"The Bible records the speech of many people, and not everything they say is true. What they said was not true, but that they said it is true. Some people quoted in Scripture believed they were right, but were in error. That was the case with Job’s friends. Other people recorded in the Bible intentionally lie, such as the false witnesses at Jesus’ trial.
People lie to hide their sin, or to deceive others, or to get their way. Not everyone who lied was a bad person. It often takes a careful reading of the context, as well as a knowledge of the scope of Scripture, to discern if what a person says is correct or incorrect.
Cain lied. In Genesis 4:9 God asked Cain where his brother, Abel, was. Cain answered, “I don’t know.” Of course he did know, because he had killed him, but he lied to hide his sin.
Rahab lied. When the Israelite spies entered Jericho, Rahab hid them, but she lied to the men of Jericho and said they had left the city (Josh. 2:4, 5).
Eliphaz was wrong. In Job 22:5, Job’s “friend” Eliphaz said to him, “Is not your wickedness great? Are not your sins endless?” Eliphaz really thought God would not afflict Job unless Job had sinned, therefore he assumed Job had many secret sins. Someone who did not read the book of Job carefully might not realize that Eliphaz was wrong.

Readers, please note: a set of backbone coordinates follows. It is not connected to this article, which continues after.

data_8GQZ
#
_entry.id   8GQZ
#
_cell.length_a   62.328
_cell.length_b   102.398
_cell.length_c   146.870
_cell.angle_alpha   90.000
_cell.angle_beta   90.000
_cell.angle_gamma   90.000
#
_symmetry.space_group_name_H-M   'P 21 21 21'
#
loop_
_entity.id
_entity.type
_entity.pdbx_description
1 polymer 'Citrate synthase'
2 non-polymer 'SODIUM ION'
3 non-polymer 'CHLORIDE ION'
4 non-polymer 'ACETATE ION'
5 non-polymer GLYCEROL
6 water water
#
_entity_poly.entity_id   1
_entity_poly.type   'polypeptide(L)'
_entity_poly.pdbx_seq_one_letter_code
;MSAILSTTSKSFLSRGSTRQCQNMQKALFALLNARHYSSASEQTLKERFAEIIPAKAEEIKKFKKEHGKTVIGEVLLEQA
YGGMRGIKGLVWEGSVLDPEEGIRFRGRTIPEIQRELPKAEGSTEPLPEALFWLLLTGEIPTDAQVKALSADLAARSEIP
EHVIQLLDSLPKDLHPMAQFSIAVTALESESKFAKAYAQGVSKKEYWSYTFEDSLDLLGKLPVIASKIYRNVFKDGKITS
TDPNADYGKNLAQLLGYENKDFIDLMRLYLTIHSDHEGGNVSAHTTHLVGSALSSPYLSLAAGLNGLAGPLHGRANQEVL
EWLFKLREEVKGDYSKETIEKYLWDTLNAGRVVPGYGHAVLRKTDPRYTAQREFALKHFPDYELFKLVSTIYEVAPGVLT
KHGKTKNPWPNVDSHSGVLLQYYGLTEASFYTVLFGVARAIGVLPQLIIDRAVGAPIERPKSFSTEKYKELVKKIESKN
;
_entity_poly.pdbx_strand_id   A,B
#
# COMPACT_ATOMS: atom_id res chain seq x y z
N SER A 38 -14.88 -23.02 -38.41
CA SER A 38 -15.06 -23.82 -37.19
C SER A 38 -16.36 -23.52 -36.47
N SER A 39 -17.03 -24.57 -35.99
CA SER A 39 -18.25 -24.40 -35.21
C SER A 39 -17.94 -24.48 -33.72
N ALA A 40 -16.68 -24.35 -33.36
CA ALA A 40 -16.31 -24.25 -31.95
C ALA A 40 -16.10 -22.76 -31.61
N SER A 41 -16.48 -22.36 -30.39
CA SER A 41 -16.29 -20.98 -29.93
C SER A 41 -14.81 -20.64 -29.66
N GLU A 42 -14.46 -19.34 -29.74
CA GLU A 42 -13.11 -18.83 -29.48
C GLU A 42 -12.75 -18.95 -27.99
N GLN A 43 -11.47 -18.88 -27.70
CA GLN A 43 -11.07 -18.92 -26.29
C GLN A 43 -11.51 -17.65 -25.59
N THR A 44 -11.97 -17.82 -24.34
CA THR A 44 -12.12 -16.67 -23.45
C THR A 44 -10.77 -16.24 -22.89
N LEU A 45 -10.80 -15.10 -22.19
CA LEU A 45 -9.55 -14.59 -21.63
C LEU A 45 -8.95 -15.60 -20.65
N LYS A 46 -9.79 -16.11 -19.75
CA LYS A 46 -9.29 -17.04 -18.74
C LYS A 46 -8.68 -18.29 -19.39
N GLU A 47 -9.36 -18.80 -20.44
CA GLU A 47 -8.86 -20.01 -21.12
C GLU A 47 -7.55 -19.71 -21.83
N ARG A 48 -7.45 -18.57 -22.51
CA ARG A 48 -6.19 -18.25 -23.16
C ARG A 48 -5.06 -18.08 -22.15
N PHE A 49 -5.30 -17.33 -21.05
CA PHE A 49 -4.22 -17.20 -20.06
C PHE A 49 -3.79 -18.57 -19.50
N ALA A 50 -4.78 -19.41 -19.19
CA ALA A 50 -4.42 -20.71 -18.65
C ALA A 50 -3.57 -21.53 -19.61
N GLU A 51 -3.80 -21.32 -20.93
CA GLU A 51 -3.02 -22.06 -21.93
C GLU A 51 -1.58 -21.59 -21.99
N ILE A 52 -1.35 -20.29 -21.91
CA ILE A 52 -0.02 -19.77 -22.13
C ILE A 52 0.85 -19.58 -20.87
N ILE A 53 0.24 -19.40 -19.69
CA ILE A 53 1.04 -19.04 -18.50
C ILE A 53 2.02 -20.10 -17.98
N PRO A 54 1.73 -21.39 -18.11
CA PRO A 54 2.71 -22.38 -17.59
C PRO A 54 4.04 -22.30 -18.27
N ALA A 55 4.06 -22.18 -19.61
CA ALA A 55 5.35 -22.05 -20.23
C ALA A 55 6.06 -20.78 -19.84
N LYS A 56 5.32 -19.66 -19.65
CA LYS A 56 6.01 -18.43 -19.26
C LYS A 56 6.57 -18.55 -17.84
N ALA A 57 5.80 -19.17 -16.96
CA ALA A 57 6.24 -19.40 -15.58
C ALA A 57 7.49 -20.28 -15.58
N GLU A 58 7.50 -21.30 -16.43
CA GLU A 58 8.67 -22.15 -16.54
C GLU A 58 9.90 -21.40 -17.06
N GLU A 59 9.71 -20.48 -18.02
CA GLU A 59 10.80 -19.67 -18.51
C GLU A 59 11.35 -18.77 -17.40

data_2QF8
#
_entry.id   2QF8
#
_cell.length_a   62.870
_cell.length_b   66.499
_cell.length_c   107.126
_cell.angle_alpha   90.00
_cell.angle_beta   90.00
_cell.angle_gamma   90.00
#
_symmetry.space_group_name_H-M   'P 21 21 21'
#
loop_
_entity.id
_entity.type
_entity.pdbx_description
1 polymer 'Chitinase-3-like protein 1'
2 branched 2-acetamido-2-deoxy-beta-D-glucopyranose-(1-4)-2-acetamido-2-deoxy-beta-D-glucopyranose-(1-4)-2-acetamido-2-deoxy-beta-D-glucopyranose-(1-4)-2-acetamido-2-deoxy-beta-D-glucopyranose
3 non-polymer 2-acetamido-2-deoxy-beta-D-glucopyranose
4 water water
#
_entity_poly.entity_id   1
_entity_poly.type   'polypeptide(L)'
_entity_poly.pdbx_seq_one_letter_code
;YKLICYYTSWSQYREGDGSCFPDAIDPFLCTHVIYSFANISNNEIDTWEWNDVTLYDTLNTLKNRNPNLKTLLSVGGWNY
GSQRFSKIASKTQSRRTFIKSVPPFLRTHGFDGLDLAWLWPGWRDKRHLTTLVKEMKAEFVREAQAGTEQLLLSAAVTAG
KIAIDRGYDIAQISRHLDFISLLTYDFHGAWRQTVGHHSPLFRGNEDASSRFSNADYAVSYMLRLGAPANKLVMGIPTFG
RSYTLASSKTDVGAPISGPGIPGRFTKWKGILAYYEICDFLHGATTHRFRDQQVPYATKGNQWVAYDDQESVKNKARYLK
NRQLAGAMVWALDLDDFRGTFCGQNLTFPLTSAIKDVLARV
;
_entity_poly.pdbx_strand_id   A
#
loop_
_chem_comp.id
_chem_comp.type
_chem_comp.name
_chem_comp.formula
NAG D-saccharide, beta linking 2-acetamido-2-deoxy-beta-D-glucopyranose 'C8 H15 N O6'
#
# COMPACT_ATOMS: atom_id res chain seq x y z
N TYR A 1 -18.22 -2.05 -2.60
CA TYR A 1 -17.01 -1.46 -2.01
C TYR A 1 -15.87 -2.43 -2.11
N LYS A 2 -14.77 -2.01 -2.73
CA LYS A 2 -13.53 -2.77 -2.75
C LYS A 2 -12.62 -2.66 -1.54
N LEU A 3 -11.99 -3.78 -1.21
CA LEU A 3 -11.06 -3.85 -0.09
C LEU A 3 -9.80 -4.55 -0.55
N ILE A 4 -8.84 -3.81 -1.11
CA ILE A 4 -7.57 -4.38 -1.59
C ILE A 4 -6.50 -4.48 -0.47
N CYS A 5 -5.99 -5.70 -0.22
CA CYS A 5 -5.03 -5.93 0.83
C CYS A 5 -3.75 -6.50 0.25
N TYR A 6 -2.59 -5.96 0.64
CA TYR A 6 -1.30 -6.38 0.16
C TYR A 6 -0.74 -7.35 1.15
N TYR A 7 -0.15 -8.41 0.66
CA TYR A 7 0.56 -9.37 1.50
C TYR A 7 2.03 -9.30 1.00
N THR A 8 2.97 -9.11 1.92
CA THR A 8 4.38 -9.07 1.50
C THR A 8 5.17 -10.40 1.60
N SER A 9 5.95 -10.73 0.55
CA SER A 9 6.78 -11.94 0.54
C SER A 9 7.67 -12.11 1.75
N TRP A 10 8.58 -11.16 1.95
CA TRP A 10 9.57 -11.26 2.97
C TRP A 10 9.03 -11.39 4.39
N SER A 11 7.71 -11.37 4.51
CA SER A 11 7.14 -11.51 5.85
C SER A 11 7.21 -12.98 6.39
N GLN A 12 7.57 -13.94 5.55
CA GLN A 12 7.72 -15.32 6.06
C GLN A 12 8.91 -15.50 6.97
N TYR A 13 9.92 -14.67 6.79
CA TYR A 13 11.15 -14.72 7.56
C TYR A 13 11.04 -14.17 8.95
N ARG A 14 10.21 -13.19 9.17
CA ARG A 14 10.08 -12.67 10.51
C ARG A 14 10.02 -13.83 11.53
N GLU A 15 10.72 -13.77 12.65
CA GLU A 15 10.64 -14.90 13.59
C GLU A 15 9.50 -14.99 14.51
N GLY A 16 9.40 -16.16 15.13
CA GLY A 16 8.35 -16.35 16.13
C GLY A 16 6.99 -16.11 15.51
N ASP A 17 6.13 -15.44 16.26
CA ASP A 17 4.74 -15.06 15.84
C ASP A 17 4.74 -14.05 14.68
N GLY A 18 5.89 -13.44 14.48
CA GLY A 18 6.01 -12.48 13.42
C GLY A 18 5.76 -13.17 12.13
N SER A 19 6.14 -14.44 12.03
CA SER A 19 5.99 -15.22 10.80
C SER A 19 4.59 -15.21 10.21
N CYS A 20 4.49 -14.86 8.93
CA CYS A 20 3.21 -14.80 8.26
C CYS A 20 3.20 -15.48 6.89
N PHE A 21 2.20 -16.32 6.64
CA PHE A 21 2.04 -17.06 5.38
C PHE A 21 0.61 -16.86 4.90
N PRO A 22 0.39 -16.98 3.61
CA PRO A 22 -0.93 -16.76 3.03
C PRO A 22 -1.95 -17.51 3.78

We learn from the narrative in Chapter 1 that Job was “blameless,” “upright,” and one who “feared God and shunned evil” (Job 1:1). The book of Job correctly records what Eliphaz said, even though what he said was in error.
Amaziah misrepresented Amos. Amaziah was a priest in Bethel who withstood the prophet Amos. Often, in conflicts between people, one person tries to make what the other one said seem worse than it really was in order to gather support against the person. Amaziah told Jeroboam the king that Amos said “Jeroboam will die by the sword” (Amos 7:11).
In fact what Amos said was that God’s sword would rise against the house of Jeroboam (Amos 7:10). Amaziah lied to get his way and stop Amos. Jeroboam died naturally (2 Kings 14:29) but his son, Zechariah, was assassinated (2 Kings 15:10), so Amos’ prophecy was accurate, and the “house” of Jeroboam was smitten by the sword.
Herod lied. When the Magi came to Jerusalem, Herod the king told them to report back to him when they found the baby Jesus, “so that I too may go and worship him” (Matt. 2:8b). Herod had no intention of worshipping Jesus, but wanted to kill him.
The religious leaders lied. In Luke 23:2b religious leaders in Jerusalem brought Jesus before Pontius Pilate and said, “We have found this man subverting our nation. He opposes payment of taxes to Caesar...” The scope of Scripture reveals the lies of the religious leaders. Jesus told the people to give to Caesar that which was Caesar’s (Matt. 22:17-21), and even gave money to Peter to pay the taxes (Matt. 17:24-27)."